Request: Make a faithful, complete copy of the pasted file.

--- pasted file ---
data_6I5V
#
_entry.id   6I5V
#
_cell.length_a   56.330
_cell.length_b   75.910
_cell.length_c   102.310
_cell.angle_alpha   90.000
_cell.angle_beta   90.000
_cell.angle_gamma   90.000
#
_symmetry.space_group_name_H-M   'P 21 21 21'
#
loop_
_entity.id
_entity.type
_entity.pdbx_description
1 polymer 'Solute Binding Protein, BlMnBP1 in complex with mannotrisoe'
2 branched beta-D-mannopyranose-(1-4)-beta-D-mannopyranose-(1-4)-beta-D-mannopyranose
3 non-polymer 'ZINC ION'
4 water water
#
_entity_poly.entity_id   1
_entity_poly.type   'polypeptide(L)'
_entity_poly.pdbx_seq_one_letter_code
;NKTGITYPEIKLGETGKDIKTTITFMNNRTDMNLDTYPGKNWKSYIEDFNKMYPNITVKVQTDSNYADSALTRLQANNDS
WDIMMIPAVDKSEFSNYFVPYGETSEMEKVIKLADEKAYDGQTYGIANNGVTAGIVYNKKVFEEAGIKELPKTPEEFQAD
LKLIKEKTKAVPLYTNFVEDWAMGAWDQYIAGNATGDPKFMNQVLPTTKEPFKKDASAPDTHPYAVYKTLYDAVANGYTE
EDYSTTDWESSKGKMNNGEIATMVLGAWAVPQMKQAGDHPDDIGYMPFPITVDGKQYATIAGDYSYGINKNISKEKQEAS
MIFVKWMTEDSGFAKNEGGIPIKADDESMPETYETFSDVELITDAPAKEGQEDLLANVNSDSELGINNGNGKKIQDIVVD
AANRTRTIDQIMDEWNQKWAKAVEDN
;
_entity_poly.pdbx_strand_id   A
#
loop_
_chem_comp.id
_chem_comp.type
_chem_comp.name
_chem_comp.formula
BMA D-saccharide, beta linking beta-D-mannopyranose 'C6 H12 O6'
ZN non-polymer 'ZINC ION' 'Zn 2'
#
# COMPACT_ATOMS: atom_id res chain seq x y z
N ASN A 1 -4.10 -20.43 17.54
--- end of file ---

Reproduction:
data_6I5V
#
_entry.id   6I5V
#
_cell.length_a   56.330
_cell.length_b   75.910
_cell.length_c   102.310
_cell.angle_alpha   90.000
_cell.angle_beta   90.000
_cell.angle_gamma   90.000
#
_symmetry.space_group_name_H-M   'P 21 21 21'
#
loop_
_entity.id
_entity.type
_entity.pdbx_description
1 polymer 'Solute Binding Protein, BlMnBP1 in complex with mannotrisoe'
2 branched beta-D-mannopyranose-(1-4)-beta-D-mannopyranose-(1-4)-beta-D-mannopyranose
3 non-polymer 'ZINC ION'
4 water water
#
_entity_poly.entity_id   1
_entity_poly.type   'polypeptide(L)'
_entity_poly.pdbx_seq_one_letter_code
;NKTGITYPEIKLGETGKDIKTTITFMNNRTDMNLDTYPGKNWKSYIEDFNKMYPNITVKVQTDSNYADSALTRLQANNDS
WDIMMIPAVDKSEFSNYFVPYGETSEMEKVIKLADEKAYDGQTYGIANNGVTAGIVYNKKVFEEAGIKELPKTPEEFQAD
LKLIKEKTKAVPLYTNFVEDWAMGAWDQYIAGNATGDPKFMNQVLPTTKEPFKKDASAPDTHPYAVYKTLYDAVANGYTE
EDYSTTDWESSKGKMNNGEIATMVLGAWAVPQMKQAGDHPDDIGYMPFPITVDGKQYATIAGDYSYGINKNISKEKQEAS
MIFVKWMTEDSGFAKNEGGIPIKADDESMPETYETFSDVELITDAPAKEGQEDLLANVNSDSELGINNGNGKKIQDIVVD
AANRTRTIDQIMDEWNQKWAKAVEDN
;
_entity_poly.pdbx_strand_id   A
#
loop_
_chem_comp.id
_chem_comp.type
_chem_comp.name
_chem_comp.formula
BMA D-saccharide, beta linking beta-D-mannopyranose 'C6 H12 O6'
ZN non-polymer 'ZINC ION' 'Zn 2'
#
# COMPACT_ATOMS: atom_id res chain seq x y z
N ASN A 1 -4.10 -20.43 17.54